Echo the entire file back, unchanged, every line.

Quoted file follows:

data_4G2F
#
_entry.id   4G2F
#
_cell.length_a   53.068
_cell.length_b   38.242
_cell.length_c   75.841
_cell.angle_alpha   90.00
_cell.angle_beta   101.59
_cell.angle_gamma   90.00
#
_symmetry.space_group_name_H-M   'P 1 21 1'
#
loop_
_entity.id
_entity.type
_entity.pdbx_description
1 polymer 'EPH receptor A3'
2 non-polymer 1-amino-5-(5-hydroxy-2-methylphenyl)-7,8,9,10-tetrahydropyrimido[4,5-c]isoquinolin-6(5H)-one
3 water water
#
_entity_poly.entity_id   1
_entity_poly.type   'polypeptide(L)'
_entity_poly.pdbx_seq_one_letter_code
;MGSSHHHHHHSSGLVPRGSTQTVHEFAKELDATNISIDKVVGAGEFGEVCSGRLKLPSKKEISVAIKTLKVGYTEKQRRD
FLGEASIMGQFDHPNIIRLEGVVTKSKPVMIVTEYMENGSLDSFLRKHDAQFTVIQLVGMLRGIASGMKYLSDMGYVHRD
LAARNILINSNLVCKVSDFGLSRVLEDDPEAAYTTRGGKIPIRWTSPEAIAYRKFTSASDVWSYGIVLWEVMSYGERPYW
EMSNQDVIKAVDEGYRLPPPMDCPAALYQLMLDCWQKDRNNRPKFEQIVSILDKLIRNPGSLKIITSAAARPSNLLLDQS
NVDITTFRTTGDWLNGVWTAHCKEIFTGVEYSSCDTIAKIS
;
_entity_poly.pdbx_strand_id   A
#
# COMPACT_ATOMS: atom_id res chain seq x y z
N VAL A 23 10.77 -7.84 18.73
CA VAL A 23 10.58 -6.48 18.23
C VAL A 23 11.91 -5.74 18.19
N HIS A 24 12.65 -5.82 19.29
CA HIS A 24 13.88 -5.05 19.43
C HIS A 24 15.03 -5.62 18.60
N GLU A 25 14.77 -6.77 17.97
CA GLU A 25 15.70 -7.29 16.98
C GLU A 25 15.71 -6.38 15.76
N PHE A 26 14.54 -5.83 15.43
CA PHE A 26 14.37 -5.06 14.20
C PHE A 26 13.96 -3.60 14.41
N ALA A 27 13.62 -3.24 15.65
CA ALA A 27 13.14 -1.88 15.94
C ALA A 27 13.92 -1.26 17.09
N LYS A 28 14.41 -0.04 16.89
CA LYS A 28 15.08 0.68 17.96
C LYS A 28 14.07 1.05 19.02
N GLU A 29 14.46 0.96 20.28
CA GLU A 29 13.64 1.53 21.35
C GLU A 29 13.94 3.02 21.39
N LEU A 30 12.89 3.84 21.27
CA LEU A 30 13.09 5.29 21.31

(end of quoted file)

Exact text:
data_4G2F
#
_entry.id   4G2F
#
_cell.length_a   53.068
_cell.length_b   38.242
_cell.length_c   75.841
_cell.angle_alpha   90.00
_cell.angle_beta   101.59
_cell.angle_gamma   90.00
#
_symmetry.space_group_name_H-M   'P 1 21 1'
#
loop_
_entity.id
_entity.type
_entity.pdbx_description
1 polymer 'EPH receptor A3'
2 non-polymer 1-amino-5-(5-hydroxy-2-methylphenyl)-7,8,9,10-tetrahydropyrimido[4,5-c]isoquinolin-6(5H)-one
3 water water
#
_entity_poly.entity_id   1
_entity_poly.type   'polypeptide(L)'
_entity_poly.pdbx_seq_one_letter_code
;MGSSHHHHHHSSGLVPRGSTQTVHEFAKELDATNISIDKVVGAGEFGEVCSGRLKLPSKKEISVAIKTLKVGYTEKQRRD
FLGEASIMGQFDHPNIIRLEGVVTKSKPVMIVTEYMENGSLDSFLRKHDAQFTVIQLVGMLRGIASGMKYLSDMGYVHRD
LAARNILINSNLVCKVSDFGLSRVLEDDPEAAYTTRGGKIPIRWTSPEAIAYRKFTSASDVWSYGIVLWEVMSYGERPYW
EMSNQDVIKAVDEGYRLPPPMDCPAALYQLMLDCWQKDRNNRPKFEQIVSILDKLIRNPGSLKIITSAAARPSNLLLDQS
NVDITTFRTTGDWLNGVWTAHCKEIFTGVEYSSCDTIAKIS
;
_entity_poly.pdbx_strand_id   A
#
# COMPACT_ATOMS: atom_id res chain seq x y z
N VAL A 23 10.77 -7.84 18.73
CA VAL A 23 10.58 -6.48 18.23
C VAL A 23 11.91 -5.74 18.19
N HIS A 24 12.65 -5.82 19.29
CA HIS A 24 13.88 -5.05 19.43
C HIS A 24 15.03 -5.62 18.60
N GLU A 25 14.77 -6.77 17.97
CA GLU A 25 15.70 -7.29 16.98
C GLU A 25 15.71 -6.38 15.76
N PHE A 26 14.54 -5.83 15.43
CA PHE A 26 14.37 -5.06 14.20
C PHE A 26 13.96 -3.60 14.41
N ALA A 27 13.62 -3.24 15.65
CA ALA A 27 13.14 -1.88 15.94
C ALA A 27 13.92 -1.26 17.09
N LYS A 28 14.41 -0.04 16.89
CA LYS A 28 15.08 0.68 17.96
C LYS A 28 14.07 1.05 19.02
N GLU A 29 14.46 0.96 20.28
CA GLU A 29 13.64 1.53 21.35
C GLU A 29 13.94 3.02 21.39
N LEU A 30 12.89 3.84 21.27
CA LEU A 30 13.09 5.29 21.31